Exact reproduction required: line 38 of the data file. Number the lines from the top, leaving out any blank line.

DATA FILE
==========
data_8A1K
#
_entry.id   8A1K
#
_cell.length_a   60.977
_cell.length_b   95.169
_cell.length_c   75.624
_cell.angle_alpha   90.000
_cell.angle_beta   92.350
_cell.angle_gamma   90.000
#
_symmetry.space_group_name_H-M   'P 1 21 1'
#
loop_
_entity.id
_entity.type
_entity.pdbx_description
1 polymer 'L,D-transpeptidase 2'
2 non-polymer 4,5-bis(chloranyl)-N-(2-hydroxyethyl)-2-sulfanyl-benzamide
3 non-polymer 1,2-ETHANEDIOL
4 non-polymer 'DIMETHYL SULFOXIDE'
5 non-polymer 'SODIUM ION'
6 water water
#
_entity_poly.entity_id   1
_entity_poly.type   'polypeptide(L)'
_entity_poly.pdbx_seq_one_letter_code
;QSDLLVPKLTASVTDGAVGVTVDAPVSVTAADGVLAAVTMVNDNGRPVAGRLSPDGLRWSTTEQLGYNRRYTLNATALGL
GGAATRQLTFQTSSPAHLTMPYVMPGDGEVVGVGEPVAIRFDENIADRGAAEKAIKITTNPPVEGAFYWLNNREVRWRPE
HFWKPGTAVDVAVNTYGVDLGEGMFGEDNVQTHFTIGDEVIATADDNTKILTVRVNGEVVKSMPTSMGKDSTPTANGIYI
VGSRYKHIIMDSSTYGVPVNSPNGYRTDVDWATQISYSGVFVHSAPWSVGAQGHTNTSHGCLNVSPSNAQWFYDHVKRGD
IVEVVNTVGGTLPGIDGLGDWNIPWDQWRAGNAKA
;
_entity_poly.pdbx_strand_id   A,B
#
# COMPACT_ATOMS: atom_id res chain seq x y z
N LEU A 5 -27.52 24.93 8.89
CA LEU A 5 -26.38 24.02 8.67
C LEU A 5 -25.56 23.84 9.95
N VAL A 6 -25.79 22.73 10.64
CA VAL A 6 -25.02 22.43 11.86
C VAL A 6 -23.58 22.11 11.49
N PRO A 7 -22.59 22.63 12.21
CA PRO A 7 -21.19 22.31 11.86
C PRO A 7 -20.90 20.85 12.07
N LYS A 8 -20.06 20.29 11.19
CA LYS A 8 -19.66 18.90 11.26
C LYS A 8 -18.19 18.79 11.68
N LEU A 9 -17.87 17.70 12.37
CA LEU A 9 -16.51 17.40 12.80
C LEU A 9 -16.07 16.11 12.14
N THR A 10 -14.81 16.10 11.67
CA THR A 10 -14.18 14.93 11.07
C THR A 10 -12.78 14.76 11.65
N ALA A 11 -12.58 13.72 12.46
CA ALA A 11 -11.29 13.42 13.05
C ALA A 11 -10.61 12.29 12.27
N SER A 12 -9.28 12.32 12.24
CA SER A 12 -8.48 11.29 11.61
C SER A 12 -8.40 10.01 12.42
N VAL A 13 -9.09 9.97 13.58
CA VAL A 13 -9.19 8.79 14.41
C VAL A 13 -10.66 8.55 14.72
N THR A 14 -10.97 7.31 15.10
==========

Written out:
CA LEU A 5 -26.38 24.02 8.67